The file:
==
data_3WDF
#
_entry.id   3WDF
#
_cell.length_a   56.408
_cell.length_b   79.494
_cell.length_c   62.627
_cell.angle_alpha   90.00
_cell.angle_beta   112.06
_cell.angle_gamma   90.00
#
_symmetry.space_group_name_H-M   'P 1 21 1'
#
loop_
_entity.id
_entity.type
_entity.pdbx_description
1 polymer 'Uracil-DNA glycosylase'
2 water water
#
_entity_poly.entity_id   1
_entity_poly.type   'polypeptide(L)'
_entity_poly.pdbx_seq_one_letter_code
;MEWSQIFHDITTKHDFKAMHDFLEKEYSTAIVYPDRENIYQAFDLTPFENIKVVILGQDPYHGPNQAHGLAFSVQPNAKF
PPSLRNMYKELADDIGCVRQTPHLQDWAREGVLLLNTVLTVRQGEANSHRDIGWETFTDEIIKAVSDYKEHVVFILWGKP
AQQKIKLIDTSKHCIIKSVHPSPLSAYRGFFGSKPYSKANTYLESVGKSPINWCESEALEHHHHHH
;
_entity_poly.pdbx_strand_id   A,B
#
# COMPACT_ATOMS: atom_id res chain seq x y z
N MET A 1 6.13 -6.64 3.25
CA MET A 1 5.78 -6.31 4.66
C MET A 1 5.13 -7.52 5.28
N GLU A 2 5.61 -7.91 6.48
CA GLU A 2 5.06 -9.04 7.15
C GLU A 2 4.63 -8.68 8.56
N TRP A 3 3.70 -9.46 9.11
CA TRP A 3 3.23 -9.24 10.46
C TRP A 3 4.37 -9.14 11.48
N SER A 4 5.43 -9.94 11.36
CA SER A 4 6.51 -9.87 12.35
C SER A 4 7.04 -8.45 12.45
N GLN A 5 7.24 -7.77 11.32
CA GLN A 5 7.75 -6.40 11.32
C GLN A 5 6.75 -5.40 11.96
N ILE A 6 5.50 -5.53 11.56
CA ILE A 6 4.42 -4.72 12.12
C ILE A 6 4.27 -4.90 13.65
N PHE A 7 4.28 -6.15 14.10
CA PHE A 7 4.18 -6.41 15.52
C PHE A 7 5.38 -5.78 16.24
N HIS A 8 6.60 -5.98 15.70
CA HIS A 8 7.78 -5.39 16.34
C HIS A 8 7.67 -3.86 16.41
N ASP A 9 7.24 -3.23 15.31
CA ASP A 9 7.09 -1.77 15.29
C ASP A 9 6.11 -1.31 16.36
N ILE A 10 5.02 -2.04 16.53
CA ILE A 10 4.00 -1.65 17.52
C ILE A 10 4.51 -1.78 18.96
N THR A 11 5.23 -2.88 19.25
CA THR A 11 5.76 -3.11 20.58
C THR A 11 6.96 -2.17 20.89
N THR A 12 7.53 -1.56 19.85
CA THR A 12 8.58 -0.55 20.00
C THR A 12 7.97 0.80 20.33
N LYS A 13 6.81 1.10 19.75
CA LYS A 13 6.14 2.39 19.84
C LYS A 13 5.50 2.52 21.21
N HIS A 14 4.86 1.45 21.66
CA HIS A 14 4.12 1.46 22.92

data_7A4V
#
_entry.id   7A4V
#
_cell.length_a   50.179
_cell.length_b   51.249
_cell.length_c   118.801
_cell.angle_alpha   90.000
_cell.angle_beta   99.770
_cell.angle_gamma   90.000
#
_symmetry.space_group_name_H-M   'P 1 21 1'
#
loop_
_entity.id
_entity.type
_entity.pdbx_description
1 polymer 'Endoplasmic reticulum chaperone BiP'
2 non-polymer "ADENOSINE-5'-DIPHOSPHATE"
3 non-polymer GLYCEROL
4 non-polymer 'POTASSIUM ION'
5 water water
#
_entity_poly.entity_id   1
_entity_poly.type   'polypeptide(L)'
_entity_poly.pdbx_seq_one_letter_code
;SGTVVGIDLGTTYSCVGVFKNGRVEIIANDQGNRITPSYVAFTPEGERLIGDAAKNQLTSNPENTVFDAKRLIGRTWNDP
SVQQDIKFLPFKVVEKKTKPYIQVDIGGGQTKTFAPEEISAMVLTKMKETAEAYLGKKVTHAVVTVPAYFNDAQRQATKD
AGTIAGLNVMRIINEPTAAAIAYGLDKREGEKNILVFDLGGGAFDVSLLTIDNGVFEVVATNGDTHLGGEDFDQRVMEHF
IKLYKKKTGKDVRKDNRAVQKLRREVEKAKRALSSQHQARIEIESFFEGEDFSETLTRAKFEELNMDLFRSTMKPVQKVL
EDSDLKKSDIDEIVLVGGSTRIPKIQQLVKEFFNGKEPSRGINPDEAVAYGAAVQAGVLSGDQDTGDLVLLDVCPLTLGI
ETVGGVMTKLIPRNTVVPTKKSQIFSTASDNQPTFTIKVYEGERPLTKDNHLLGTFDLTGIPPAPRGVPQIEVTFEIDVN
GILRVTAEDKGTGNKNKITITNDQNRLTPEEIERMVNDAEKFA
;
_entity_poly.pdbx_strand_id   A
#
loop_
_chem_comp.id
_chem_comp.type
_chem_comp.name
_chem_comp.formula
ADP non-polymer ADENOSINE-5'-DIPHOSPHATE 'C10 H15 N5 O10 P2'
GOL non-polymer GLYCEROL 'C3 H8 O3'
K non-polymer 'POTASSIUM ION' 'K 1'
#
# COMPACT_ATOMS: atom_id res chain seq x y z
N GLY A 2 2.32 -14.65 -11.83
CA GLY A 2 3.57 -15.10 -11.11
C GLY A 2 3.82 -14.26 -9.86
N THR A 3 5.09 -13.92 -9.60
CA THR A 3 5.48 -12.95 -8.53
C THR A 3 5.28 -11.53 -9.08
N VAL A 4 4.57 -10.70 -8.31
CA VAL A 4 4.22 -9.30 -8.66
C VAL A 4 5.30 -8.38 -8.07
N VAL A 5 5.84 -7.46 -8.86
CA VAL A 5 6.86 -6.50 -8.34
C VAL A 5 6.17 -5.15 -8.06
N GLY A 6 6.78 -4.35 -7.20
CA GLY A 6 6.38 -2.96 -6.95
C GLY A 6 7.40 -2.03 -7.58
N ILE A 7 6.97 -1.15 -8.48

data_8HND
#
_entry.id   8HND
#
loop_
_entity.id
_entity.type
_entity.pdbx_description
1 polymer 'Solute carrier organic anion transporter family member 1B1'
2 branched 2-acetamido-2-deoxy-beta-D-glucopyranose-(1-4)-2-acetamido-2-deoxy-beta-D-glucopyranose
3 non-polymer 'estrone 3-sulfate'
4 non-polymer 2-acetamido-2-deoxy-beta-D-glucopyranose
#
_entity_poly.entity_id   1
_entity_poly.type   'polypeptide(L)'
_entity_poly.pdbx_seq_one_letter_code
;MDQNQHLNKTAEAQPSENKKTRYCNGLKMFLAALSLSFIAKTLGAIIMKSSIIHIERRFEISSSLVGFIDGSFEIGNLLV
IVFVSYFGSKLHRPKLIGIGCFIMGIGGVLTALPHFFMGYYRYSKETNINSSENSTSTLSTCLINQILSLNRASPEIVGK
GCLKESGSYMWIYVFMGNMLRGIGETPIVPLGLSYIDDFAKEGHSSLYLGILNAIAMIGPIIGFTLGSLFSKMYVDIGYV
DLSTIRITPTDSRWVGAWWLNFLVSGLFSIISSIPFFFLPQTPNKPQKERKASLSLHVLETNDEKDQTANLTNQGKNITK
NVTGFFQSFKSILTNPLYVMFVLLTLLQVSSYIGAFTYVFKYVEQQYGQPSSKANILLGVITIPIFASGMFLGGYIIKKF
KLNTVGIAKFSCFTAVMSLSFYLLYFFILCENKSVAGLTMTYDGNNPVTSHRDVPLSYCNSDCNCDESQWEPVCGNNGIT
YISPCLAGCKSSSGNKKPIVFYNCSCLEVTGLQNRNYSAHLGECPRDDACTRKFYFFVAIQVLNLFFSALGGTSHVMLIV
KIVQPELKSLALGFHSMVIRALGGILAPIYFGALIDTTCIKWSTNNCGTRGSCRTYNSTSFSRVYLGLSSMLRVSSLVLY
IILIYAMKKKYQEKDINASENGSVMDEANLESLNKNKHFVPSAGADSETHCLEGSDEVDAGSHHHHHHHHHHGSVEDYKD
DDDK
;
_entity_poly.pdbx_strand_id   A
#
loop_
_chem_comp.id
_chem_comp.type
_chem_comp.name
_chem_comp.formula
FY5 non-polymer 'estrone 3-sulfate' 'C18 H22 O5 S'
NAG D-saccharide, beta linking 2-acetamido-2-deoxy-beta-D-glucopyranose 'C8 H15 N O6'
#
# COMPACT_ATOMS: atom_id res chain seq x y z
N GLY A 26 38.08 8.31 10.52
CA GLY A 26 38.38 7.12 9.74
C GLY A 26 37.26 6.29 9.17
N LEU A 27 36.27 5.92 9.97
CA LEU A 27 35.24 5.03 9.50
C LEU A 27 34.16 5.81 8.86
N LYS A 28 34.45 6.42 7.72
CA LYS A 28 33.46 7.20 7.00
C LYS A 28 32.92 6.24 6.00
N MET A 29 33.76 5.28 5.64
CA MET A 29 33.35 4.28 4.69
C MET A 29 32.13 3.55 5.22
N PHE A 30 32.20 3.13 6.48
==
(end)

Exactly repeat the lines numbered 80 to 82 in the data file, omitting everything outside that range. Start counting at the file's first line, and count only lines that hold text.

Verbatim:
_cell.angle_beta   99.770
_cell.angle_gamma   90.000
#